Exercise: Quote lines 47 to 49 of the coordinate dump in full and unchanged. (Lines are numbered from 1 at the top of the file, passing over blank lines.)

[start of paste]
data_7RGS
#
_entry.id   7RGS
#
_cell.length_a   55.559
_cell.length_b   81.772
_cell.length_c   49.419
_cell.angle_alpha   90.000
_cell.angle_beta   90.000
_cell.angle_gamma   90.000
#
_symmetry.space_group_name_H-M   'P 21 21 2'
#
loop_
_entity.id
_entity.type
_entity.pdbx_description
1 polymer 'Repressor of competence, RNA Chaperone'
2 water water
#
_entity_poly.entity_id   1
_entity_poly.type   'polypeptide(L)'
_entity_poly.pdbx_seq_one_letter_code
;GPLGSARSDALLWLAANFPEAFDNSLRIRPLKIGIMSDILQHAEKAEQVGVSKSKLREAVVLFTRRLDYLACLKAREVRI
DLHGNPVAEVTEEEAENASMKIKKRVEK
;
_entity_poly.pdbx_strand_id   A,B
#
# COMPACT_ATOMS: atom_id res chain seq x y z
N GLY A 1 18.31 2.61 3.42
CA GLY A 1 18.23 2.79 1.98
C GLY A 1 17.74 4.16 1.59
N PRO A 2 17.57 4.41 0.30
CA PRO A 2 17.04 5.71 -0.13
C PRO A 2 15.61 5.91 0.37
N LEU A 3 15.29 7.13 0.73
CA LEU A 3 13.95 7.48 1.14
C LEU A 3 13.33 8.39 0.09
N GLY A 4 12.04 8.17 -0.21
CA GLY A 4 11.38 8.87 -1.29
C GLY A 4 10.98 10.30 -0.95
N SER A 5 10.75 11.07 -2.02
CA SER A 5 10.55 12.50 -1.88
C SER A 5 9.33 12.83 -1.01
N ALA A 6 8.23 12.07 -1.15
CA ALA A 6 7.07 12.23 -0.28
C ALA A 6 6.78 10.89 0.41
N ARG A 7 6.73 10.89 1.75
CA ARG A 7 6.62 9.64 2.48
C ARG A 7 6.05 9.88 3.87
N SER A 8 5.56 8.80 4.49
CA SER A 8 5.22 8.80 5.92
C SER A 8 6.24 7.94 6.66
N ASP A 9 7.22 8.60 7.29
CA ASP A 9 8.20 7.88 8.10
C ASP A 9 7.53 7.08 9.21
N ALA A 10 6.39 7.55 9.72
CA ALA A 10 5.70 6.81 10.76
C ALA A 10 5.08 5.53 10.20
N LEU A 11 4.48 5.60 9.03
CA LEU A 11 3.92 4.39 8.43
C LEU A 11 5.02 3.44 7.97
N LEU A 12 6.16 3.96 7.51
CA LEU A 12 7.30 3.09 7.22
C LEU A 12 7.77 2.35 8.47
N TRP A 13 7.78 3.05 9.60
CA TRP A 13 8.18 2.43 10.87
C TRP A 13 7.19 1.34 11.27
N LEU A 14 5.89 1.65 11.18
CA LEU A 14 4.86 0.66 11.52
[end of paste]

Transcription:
C ALA A 6 6.78 10.89 0.41
N ARG A 7 6.73 10.89 1.75
CA ARG A 7 6.62 9.64 2.48